Friday, March 13, 2009

Law Lord: government sanctioned illegal surveillance

Via Nicholas Bohm on the ukcrypto list, comes a link to a fascinating decision from the House of Lords this week on the surveillance of lawyers' discussions with their clients facilitated by the Regulation of Investigatory Powers Act, 2000. Lord Phillips, dissenting from the majority view, says:
"The appeal raises... two issues of general importance:

i) What impact, if any, does the Regulation of Investigatory
Powers Act 2000 (“RIPA”) have on the common law right
of legal professional privilege (“LPP”)?
ii) What impact, if any, does RIPA have on the right accorded
by a number of statutory provisions of a person detained in
a police station or in prison to consult a lawyer privately?

52. On 30 November 2007 the Divisional Court held that monitoring
of legal consultations in police stations or prison cannot lawfully be
authorised under the Code in its present form. The reaction of the
Secretary of State to that finding was made clear by Mr Fordham in his
written case on her behalf. This was that, contrary to the decision of the
Divisional Court, the Code covered consultations between legal advisers
and their clients. I quote from paragraph 7(4)(5) that case:

“(4) The safeguards contained within RIPA and the Code
are sufficient to ensure, in the case of directed surveillance
in both of the relevant factual scenarios, the requisite
quality of law to satisfy the Art. 8 requirement “in
accordance with the law”.

(5) The Secretary of State nevertheless recognises the
sensitivities that surround the possible use of directed
surveillance in the two factual contexts at issue, and has
carefully considered the Divisional Court’s concern
regarding the adequacy of the safeguards that would apply
at the point when any such directed surveillance was
authorised. The Secretary of State would wish to make
clear at the outset that, as a matter of policy, she considers
it desirable to take the steps necessary to remedy the
concern identified by the Divisional Court. In effect,
directed surveillance of legal consultations in detention
would fall to be assimilated to “intrusive surveillance” for
the purpose of prior authorisation. That could readily and
properly be achieved by an order under RIPA s. 47(1)(b)
characterising as “intrusive”, surveillance in locations
where it is known that consultations are taking place
between detainees and their legal advisers.”

53. This stance was not satisfactory. The Divisional Court did not
express concern. It made a finding of law against the Secretary of State.
She chose not to appeal against that finding. In those circumstances it
was not open to her to consider as a matter of policy whether to “take
the steps necessary to remedy the concern identified by the Divisional
Court”. The position was simply that unless and until she took the
appropriate steps she could not lawfully continue to carry out
surveillance on legal consultations in prisons or police stations..."
Baroness Hale however, reluctantly says:
"67. I agree, for the reasons given by my noble and learned friends
Lord Hope of Craighead and Lord Carswell, that RIPA does permit
the covert surveillance of communications between lawyers and their
clients, even though these may be covered by legal professional
privilege and notwithstanding the various statutory rights of people
in custody to consult privately with their lawyers. This is an
unpalatable conclusion, but one to which I am driven both by the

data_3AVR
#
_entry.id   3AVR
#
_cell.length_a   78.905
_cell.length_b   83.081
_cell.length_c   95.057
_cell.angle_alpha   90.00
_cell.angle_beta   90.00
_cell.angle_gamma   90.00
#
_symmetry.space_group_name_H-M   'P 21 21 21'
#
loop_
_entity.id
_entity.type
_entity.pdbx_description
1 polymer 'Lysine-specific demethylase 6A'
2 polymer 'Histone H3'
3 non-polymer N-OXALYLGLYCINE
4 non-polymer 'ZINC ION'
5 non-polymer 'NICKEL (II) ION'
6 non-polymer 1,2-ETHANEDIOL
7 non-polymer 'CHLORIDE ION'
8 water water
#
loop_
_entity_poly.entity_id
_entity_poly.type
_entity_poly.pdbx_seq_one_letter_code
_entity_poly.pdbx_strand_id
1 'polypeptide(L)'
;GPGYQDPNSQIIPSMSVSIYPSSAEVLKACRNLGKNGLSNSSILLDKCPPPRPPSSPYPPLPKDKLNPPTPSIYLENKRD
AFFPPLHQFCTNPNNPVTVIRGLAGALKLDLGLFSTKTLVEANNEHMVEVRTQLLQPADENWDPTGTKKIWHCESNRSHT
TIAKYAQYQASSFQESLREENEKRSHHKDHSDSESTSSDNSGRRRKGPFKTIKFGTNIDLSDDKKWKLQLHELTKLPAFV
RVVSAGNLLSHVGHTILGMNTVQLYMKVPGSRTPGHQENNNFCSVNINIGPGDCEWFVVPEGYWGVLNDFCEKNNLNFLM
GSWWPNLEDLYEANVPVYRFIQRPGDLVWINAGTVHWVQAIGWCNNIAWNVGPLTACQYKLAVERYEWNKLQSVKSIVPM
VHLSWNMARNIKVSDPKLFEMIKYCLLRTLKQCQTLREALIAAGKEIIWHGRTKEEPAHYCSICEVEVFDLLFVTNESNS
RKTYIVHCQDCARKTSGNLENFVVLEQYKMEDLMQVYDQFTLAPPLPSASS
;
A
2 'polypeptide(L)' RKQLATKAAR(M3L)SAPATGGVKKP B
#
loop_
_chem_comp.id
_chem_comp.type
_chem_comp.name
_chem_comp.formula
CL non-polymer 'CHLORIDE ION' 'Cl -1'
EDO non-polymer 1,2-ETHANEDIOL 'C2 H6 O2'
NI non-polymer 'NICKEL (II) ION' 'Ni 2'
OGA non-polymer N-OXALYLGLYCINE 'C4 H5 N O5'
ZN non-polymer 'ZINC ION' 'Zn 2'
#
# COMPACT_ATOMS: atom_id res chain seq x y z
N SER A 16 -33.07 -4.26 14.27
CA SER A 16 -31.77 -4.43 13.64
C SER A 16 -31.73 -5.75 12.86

plain words of the Act and by the history of legislation on this
Lord Carswell:
"92. The appellants have brought this appeal in order to challenge the
finding of the majority of the Divisional Court that RIPA was
intended to extend to legal or medical consultations...
The Secretary of State has, however, stated
that she is willing to make an order under section 47(1)(b) of RIPA
characterising surveillance of consultations between detainees and
their legal advisers as intrusive surveillance, with the safeguards
which go with that level of surveillance. If done, this would make
consideration of directed surveillance of such consultations
superfluous. It is regrettable, however, that no step has yet been
taken to make the necessary order, notwithstanding the fact that the
present practice was declared unlawful over a year ago, and no
appeal was brought against the court’s decision. Having said this, I
do not propose to enter into further discussion of the proportionality
of directed surveillance of legal or medical consultations, save to say
that I agree with the conclusion reached by the Divisional Court...

100. I commence with the wording of RIPA. In its natural and
ordinary sense it is capable of applying to privileged consultations
and there is nothing in its wording which would operate to exclude
them... It seems to me unlikely that the
possibility of RIPA applying to privileged consultations could have
passed unnoticed. On the contrary, it is an obvious application of the
Act, yet no provision was put in to exclude them.

105. I conclude accordingly that Parliament intended that the covert
surveillance provisions of RIPA should extend to the type of
lawyer/client and doctor/patient consultations which are ordinarily
protected by legal professional privilege."
Lord Neuberger:
"106. In my view, Part II of the Regulation of Investigatory Powers Act
2000 (“RIPA”) permits covert surveillance of communications and
consultations between a person in custody and his or her lawyer,
notwithstanding that such communications enjoy legal professional
privilege, and despite such a person’s statutory right to consult a
solicitor privately."

108. If covert surveillance is carried out in accordance with Part II of
RIPA, the natural meaning of the opening words of section 27(1) is
that, whatever rights would otherwise be infringed thereby, the